It is unquestionable that the majority of Malaysians have unfaltering patriotism, yet many have the common misconception that they are too insignificant to make a difference. That could not be further from the truth. Here are 5 simple actions you can take to do your part in shaping the nation:
1) Stop being a keyboard warrior
We have been surrounded by a plethora of negativity in our country lately and the last thing we should be doing is inflicting additional anger and disharmony on social media accounts. Technology emboldened people to spew complaints and dissatisfaction without the need for confrontation. While it is acceptable to engage in healthy discussions, most “keyboard warriors” post unnecessary negative remarks with the intention to aggravate before grabbing the popcorn and watching the drama unfold. My stance is: If your comment is not going to contribute towards improving the situation, it is better kept to yourself. Think before you post.
2) Be socially responsible
Social responsibility is the ethical obligation every individual is accountable for. It may appear to be common civic consciousness to avoid littering and to allow everyone else to exit from public transport before entering but you’ll be surprised at the number of Malaysians who do not exercise such basic courtesy. It usually starts out with one person and eventually evolves into a “If I can’t beat ‘em, join ‘em” mentality. If every Malaysian were to adopt the same mindset, it is the recipe to destruction. It is outright appalling to see people casually toss their plastic containers as though it is second nature. You and I need to stand up to tell them off (even if it means being the bad guy). It is your country as much as it is mine.
3) Do not accept/offer bribes
Malaysia has been ranked as one of the most corrupt nations and its citizens are the key in the fight against this multifaceted and troubling issue. A bribe does not actually have to take place – abetting and allowing the process is just as inappropriate. How many Malaysians managed to procure their driving license without actually having to pay for a “package”? Perhaps it is time to take full responsibility for breaking traffic laws and go through the right channels to achieve an objective. We need to stop taking the easy way out by choosing convenience. It is an unhealthy habit to feed, which will eventually lead to Malaysia’s downfall.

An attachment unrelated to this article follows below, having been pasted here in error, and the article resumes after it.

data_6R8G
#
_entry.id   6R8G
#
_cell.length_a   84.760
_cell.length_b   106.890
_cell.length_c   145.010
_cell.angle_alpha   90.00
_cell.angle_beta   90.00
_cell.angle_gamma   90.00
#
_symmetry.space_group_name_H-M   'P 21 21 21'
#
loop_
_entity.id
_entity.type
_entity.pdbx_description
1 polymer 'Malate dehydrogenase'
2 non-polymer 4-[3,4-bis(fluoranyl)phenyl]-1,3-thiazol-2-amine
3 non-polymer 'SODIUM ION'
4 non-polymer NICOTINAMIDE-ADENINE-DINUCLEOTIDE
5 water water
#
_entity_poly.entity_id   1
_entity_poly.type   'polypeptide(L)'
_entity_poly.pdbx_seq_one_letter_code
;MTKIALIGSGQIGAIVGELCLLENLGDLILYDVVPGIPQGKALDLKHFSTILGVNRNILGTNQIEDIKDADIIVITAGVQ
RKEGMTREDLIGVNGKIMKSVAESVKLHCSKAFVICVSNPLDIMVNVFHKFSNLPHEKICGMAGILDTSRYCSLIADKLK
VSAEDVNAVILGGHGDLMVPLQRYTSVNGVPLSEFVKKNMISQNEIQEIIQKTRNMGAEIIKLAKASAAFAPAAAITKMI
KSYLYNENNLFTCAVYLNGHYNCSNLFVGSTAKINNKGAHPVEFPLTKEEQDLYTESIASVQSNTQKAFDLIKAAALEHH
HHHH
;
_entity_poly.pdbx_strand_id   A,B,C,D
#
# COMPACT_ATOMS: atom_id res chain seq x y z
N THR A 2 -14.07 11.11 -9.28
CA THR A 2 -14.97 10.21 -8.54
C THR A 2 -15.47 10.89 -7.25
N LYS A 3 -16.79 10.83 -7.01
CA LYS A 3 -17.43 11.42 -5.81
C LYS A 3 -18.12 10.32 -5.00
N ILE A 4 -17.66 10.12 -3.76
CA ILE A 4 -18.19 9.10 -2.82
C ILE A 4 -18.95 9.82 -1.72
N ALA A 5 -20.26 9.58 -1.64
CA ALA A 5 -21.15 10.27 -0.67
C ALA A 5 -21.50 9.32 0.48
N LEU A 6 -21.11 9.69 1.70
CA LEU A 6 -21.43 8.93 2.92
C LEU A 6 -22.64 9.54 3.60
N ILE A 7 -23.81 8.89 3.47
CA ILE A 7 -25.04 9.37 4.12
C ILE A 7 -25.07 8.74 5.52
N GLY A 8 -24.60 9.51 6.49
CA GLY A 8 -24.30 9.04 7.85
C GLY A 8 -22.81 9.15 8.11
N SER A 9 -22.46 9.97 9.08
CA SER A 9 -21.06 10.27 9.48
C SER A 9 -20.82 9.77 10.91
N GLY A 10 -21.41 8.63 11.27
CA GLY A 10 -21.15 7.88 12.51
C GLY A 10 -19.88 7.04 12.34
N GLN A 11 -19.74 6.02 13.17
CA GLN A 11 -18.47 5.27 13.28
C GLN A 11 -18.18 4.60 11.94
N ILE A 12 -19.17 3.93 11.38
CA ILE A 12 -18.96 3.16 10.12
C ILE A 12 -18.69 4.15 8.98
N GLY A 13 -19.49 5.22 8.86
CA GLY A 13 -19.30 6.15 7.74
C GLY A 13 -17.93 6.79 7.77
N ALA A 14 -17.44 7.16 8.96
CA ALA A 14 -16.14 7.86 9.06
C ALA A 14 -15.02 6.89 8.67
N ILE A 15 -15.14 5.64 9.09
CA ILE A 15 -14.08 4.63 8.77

4) Drive responsibly
Cruising on the emergency lane, texting while driving, rubbernecking to view or Instagram the aftermath of a traffic accident – many of us are guilty of this at some point of our lives. Malaysians are notorious for their non-existent driving manners. When the traffic conditions are not ideal in Malaysia, it brings out the worst in our drivers. Drivers would seize the tiniest opportunity and pull out all creative tactics to get ahead. However, this actually contributes to the slowdown of traffic. If you are repulsed by the idea of queue-cutting, this should be no different on the road. Do not allow your solution to be an inconvenience to others. Everyone else seems to be doing it? Refer point 2 about mentality.
5) Volunteer/Contribute towards a cause
An average of RM10 on your daily dose of artisan coffee or cold pressed juice could be someone else’s whole week-long supply of drinkable water and food. While I am not here to judge a person’s lifestyle habits, the point I am trying to drive across is that it does not require a lot of effort or commitment to make an impact, contrary to popular belief. There are many organisations in Malaysia that are constantly seeking volunteers or donations (even pre-loved items you thought of disposing are useful). Here is a website for a start: http://dosomething.gd/. Every small action counts, it can be a simple step such as writing this article in hopes of raising awareness among Malaysians.
Change does not happen overnight and can be a painstakingly slow progress. However, rest assured that by playing our part as a responsible citizen, we are that one step closer to creating a better Malaysia for all.
This article was contributed by Samantha Yong.
Samantha Yong is a non-conforming realist with a penchant for puns. Cheras-king for trouble if you tried reading Imbi-tween her jokes!